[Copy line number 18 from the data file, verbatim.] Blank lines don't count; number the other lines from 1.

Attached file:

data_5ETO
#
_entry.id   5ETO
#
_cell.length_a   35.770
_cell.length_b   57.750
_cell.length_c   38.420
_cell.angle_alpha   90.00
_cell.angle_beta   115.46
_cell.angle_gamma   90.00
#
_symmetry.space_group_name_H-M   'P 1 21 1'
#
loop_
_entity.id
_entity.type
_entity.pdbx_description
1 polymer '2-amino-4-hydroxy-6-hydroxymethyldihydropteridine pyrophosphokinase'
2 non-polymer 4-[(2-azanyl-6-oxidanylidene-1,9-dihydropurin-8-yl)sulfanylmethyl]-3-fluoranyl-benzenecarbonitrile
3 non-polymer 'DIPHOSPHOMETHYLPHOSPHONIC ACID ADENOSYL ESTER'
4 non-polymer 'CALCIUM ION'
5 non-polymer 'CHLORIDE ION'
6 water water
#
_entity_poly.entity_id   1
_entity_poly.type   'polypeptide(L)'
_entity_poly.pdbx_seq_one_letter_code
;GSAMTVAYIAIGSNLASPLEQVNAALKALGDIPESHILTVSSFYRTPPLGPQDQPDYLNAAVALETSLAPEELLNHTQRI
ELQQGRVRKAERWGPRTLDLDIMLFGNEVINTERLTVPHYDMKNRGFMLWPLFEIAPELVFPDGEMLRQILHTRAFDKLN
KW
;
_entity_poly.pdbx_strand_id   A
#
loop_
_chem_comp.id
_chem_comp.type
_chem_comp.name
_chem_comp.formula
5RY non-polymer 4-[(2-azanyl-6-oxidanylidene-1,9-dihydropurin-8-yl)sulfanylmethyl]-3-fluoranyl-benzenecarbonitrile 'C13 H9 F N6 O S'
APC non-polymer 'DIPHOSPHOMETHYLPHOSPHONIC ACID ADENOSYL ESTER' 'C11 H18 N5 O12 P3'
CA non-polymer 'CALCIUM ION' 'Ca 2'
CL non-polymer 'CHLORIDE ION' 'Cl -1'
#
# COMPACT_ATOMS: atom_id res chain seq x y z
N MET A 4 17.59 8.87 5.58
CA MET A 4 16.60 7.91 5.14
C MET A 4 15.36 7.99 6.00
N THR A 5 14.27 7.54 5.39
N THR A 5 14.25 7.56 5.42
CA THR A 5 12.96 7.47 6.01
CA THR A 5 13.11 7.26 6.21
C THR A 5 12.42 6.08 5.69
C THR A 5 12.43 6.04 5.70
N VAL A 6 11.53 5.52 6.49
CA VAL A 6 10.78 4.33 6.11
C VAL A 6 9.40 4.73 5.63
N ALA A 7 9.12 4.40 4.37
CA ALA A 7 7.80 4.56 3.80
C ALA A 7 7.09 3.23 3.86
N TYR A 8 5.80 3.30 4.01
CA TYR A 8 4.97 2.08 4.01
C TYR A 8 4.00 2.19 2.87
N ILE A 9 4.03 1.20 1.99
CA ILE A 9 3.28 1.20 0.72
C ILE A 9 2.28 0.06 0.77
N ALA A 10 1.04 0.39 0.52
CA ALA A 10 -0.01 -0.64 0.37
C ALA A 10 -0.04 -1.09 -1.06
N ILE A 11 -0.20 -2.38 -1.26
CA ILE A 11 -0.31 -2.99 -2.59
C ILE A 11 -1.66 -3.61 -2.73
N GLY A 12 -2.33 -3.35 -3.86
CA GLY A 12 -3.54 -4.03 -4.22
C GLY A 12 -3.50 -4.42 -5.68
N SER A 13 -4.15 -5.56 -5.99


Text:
1 polymer '2-amino-4-hydroxy-6-hydroxymethyldihydropteridine pyrophosphokinase'